My second sister Badrunnissa had gone to her husband’s house with her infant son some time after the marriage. A few days after Leakunnissa’s death, information came that Badrunnissa had a serious attack of fever. The whole family was alarmed. I went to her house and found her in a serious condition. A doctor of Panchuria was treating her and I went to the doctor several times to bring medicine for her. A few days later I returned home and after the lapse of two or three days I went back to my sister’s house. There was no improvement in her condition. I returned home after a few days stay and while I was at home information reached that she too had expired.
These tragedies occurring in such quick succession cast an ominous gloom over the remnant of our family. My mind was in an extreme state of depression.
There was an apprehension that in pursuance of local superstition particularly prevalent among Hindus, my parents and aunts might be led to connect these tragedies with the marriage, in which case they could never be favourably disposed to the bride supposed to be the ostensible cause of the misfortune. Luckily no such indication was given by any member of our family who always remained favourably disposed towards my wife.
The poignancy of the bereavements gradually diminished in course of time and I began to think of going back to Calcutta to resume my studies. As my studies had received setback on account my long absence from College, there was an apprehension that I might not be able to appear at the B.A. Examination due in 1910 on account of a probable deficit in the percentage of attendance at lectures required by the rules. The question therefore arose whether I should begin a new from the 3rd year class. At this juncture my father-in-law who was himself a physician, advised me to study medicine. My ambition to study in the general line was go great that his advice did not appeal to me.
I went back to Calcutta rather in a dubious state of mind. At this time I came to know that I had been awarded a Government scholarship which I could not avail of if there was a break in my studies. This tempted me for some time to continue my studies in the regular course. But my earnest desire to read in the Presidency College, coupled with the fact that my friend Muhammad Ali after passing the first Arts Examination in 1909 had joined the Presidency College and I would again have the pleasure of being in the same class with him if I too joined that College, made me ultimately decide to join the Presidency College in the 3rd year class, which meant that I would lose one year and would be due to appear at the B.A. Examination in 1911 instead of 1910.
- Presidency College, Calcutta
So I got my self admitted to the Presidency College. I took up the Honours Course in English and my other subjects this time were Philosophy and Political Economy. My friend Muhammad Ali took up the Honours Course in Philosophy, his other subjects being English and Political Economy. English was a compulsory subject for all.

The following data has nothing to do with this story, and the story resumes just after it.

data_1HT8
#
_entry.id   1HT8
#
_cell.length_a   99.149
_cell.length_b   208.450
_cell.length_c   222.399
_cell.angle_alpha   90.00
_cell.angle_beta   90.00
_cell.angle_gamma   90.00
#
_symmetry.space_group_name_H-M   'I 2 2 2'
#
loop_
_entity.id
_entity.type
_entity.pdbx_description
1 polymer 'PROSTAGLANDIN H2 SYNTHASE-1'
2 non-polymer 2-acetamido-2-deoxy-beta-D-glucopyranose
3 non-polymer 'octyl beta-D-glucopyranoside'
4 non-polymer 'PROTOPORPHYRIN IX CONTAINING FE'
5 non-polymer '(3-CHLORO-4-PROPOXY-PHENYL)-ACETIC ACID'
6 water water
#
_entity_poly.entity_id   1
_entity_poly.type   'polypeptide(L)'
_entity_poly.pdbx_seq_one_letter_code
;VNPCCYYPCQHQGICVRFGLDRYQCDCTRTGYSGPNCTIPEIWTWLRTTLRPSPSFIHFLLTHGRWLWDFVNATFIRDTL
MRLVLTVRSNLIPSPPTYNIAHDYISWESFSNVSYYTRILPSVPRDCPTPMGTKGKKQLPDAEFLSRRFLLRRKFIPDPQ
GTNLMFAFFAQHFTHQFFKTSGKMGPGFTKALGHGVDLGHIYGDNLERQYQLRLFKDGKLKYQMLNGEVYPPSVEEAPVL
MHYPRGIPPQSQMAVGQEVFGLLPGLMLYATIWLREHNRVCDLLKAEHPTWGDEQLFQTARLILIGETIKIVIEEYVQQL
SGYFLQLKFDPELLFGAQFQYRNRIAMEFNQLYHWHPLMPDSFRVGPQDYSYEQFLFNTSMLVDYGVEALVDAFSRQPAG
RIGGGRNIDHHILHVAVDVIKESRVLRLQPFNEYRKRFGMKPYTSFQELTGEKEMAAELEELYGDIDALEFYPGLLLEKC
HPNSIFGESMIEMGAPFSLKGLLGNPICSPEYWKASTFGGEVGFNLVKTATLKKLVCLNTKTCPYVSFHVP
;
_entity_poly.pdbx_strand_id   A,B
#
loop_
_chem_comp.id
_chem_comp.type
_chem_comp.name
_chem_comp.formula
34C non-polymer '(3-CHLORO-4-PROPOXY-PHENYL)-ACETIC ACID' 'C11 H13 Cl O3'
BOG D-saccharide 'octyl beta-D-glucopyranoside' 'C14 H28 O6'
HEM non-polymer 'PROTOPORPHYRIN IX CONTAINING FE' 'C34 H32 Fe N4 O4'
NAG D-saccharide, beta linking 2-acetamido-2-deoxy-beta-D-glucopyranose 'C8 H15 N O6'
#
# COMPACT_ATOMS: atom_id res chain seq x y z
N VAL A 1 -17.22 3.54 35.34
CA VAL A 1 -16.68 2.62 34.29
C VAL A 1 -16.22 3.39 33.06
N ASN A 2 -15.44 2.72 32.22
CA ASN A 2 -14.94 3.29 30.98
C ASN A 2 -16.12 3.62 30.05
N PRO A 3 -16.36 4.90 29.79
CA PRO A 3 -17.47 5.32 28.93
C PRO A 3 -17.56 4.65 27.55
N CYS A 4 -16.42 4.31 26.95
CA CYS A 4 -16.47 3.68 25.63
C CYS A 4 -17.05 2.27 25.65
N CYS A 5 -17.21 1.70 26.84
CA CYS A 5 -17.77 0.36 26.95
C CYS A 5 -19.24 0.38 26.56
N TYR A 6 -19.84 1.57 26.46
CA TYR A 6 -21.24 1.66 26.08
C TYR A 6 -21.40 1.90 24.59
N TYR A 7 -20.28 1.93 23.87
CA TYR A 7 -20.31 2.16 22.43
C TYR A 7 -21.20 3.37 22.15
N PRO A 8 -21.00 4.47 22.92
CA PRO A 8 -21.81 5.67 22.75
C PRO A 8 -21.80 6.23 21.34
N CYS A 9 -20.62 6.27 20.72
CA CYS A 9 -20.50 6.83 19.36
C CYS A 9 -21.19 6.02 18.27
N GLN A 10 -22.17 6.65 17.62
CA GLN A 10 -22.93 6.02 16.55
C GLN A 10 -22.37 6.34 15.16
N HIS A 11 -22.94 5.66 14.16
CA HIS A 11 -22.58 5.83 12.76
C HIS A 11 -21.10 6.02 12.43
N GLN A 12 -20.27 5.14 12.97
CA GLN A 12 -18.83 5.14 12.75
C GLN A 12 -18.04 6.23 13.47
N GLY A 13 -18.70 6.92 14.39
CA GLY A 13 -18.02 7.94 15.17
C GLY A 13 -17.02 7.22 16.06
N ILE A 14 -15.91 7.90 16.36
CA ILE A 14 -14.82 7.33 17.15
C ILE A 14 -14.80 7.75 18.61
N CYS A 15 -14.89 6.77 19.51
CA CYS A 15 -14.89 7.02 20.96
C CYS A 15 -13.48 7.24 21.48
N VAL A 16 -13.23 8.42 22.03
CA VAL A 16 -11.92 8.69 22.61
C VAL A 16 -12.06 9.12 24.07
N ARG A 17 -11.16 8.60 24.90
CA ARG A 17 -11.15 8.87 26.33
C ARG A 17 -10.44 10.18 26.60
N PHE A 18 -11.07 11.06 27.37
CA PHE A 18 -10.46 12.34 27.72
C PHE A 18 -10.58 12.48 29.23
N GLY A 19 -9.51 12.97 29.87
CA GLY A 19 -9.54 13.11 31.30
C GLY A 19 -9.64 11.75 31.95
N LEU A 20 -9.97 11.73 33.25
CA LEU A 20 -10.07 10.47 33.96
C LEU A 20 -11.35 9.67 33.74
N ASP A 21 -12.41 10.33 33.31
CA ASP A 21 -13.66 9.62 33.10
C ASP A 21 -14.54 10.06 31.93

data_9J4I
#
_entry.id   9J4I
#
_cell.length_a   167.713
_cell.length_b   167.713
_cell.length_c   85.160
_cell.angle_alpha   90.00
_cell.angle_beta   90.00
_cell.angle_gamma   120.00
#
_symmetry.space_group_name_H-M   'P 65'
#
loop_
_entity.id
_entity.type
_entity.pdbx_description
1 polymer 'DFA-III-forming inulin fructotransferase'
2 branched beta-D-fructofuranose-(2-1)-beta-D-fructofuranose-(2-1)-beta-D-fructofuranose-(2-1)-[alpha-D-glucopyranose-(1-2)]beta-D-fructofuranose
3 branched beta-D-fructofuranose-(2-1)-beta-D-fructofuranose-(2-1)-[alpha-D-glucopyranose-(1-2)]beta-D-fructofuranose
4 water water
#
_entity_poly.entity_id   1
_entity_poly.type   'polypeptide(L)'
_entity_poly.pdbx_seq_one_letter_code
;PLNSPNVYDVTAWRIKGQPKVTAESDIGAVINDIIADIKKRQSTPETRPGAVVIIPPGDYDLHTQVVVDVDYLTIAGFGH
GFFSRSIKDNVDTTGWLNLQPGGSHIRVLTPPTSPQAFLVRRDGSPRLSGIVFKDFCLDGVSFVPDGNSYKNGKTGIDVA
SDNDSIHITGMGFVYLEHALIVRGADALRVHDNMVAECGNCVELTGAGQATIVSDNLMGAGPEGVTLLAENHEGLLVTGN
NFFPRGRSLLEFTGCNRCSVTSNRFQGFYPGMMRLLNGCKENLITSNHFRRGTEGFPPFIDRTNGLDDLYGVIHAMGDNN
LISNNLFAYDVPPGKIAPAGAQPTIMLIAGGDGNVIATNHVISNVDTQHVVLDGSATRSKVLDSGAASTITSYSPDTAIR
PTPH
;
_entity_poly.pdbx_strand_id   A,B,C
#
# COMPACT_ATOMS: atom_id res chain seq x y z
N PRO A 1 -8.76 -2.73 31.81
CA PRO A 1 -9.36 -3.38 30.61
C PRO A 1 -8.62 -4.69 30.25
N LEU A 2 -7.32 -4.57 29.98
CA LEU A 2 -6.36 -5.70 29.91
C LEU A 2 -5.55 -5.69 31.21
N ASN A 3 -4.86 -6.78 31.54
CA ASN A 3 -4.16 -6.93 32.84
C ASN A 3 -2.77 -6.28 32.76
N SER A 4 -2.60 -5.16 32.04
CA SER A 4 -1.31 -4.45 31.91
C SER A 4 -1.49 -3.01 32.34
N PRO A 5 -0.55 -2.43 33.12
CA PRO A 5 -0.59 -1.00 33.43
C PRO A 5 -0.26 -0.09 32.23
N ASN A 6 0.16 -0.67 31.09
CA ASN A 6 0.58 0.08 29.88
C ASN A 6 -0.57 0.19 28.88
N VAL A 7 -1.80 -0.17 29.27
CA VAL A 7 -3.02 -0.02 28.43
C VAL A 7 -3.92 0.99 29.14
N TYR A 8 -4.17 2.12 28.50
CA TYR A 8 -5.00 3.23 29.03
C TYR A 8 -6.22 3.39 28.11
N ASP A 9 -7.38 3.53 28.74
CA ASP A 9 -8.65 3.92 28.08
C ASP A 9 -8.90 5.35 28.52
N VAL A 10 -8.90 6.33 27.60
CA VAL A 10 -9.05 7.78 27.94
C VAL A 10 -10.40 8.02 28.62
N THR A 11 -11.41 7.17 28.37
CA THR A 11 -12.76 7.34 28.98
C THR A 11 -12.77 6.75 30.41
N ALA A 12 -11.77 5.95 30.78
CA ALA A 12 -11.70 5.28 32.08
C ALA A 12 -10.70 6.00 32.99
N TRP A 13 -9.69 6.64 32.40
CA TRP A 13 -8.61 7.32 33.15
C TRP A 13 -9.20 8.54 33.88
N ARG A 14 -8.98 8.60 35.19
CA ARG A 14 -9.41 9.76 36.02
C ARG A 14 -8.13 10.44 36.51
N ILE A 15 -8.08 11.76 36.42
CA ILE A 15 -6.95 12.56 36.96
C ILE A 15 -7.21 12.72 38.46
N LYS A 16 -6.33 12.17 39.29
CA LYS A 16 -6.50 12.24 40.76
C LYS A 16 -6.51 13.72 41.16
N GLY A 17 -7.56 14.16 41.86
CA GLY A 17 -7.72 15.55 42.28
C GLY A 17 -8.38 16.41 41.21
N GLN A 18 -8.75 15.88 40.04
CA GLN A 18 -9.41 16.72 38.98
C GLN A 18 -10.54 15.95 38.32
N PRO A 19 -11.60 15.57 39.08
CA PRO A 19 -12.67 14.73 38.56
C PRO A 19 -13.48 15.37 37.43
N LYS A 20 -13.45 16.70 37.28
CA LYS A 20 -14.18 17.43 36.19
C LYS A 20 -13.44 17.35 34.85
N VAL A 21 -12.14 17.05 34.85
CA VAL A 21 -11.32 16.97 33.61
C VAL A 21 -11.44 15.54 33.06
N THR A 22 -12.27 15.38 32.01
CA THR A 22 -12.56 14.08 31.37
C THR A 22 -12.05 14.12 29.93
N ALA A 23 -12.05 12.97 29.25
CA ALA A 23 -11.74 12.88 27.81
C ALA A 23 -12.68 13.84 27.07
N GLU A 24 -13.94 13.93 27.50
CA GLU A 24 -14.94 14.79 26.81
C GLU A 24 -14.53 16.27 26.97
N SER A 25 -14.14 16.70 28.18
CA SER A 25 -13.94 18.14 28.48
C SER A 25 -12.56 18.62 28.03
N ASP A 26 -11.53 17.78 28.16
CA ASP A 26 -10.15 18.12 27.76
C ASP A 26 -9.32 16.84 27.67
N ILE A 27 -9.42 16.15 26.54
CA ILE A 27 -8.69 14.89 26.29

As I was more solvent now on account of the assistance received from my father-in-law I gave up my previous residence at Budhu Ostagar’s Lane where I had to live as a private tutor in lieu of board and lodging and tried to secure a place in the only Government Hostel which was then available for Muslim students, viz. The Baker Hostel. But that Hostel was already full and so I took up temporary residence at the Jubilee Hostel where my friend Muhammad Ali was also staying at the time. Two Faridpur students Abdul Karim and his younger brother Abdur Rahim, sons of Khan Bahadur Abdul Ghani, and Abdus Sobhan, a very meritorious student, were also there. As this hostel was over-crowded I was on the look out for a move to some more convenient place.
After a few months I heard that a new private hostel was started at 26/9, Harrison Road, very conveniently situated near the Sealdah Railway station and shifted there. I got a seat in a very well-ventilated room with windows opening to a spacious vacant field to the south on the other side of which stood the Ripon College premises. My other room mates were my old friend Tafsiruddin Ahmed and Nur-ur-Rahman Khan hailing from village Charan in the Tangail Sub-division of the district of Mymensingh who is now a pleader at Tangail. Abdur Razzaque, an M.Sc. student, coming from the district of Nadia, was the Superintendent of the hostel. Syed Nasim Ali, a talented Philosophy student of the M.A. Class, who stood first in that subject in the M.A. Examination and later in life rose to be the Chief Justice of the Calcutta High Court was a resident of the hostel. Later on Abdus Sobhan Mahmood also shifted from the Jubilee Hostel to this hostel. He stood First Class in Mathematics both in the B.A. and M.A. Examinations and was appointed as a Deputy Magistrate on the nomination of the University, a coveted prize in those days, and ultimately became the Chairman of the East Pakistan Public Service Commission. Much later, my friend Muhammad Ali also moved to this hostel. My old friend Bazlay Rahman of Cooch Behar also joined later on. Mr. Shamsuddin Ahmed, now an advocate of the Dacca High Court, who was a Minister in pre-partition Bengal was a resident of our hostel for a considerable time.